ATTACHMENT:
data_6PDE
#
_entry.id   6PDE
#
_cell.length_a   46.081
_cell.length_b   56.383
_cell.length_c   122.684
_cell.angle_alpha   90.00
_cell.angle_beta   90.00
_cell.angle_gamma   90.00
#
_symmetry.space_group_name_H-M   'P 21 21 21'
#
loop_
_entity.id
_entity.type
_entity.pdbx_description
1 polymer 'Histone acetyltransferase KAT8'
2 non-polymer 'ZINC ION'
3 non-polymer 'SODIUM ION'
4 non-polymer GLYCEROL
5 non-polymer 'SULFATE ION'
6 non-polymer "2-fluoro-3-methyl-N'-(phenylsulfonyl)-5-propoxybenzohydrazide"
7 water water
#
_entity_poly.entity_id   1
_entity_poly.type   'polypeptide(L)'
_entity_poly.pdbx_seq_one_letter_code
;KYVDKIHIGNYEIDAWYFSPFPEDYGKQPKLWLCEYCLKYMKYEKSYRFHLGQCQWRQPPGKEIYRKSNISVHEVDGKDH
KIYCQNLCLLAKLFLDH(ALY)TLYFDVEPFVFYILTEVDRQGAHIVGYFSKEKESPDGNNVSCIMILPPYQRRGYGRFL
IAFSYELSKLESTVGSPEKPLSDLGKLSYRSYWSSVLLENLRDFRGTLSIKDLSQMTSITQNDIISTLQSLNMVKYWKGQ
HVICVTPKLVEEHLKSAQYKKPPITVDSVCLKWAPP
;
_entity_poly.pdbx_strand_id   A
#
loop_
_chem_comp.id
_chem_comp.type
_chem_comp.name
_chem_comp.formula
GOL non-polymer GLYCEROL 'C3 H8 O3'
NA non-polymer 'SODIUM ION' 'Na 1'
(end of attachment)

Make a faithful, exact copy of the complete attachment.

data_6PDE
#
_entry.id   6PDE
#
_cell.length_a   46.081
_cell.length_b   56.383
_cell.length_c   122.684
_cell.angle_alpha   90.00
_cell.angle_beta   90.00
_cell.angle_gamma   90.00
#
_symmetry.space_group_name_H-M   'P 21 21 21'
#
loop_
_entity.id
_entity.type
_entity.pdbx_description
1 polymer 'Histone acetyltransferase KAT8'
2 non-polymer 'ZINC ION'
3 non-polymer 'SODIUM ION'
4 non-polymer GLYCEROL
5 non-polymer 'SULFATE ION'
6 non-polymer "2-fluoro-3-methyl-N'-(phenylsulfonyl)-5-propoxybenzohydrazide"
7 water water
#
_entity_poly.entity_id   1
_entity_poly.type   'polypeptide(L)'
_entity_poly.pdbx_seq_one_letter_code
;KYVDKIHIGNYEIDAWYFSPFPEDYGKQPKLWLCEYCLKYMKYEKSYRFHLGQCQWRQPPGKEIYRKSNISVHEVDGKDH
KIYCQNLCLLAKLFLDH(ALY)TLYFDVEPFVFYILTEVDRQGAHIVGYFSKEKESPDGNNVSCIMILPPYQRRGYGRFL
IAFSYELSKLESTVGSPEKPLSDLGKLSYRSYWSSVLLENLRDFRGTLSIKDLSQMTSITQNDIISTLQSLNMVKYWKGQ
HVICVTPKLVEEHLKSAQYKKPPITVDSVCLKWAPP
;
_entity_poly.pdbx_strand_id   A
#
loop_
_chem_comp.id
_chem_comp.type
_chem_comp.name
_chem_comp.formula
GOL non-polymer GLYCEROL 'C3 H8 O3'
NA non-polymer 'SODIUM ION' 'Na 1'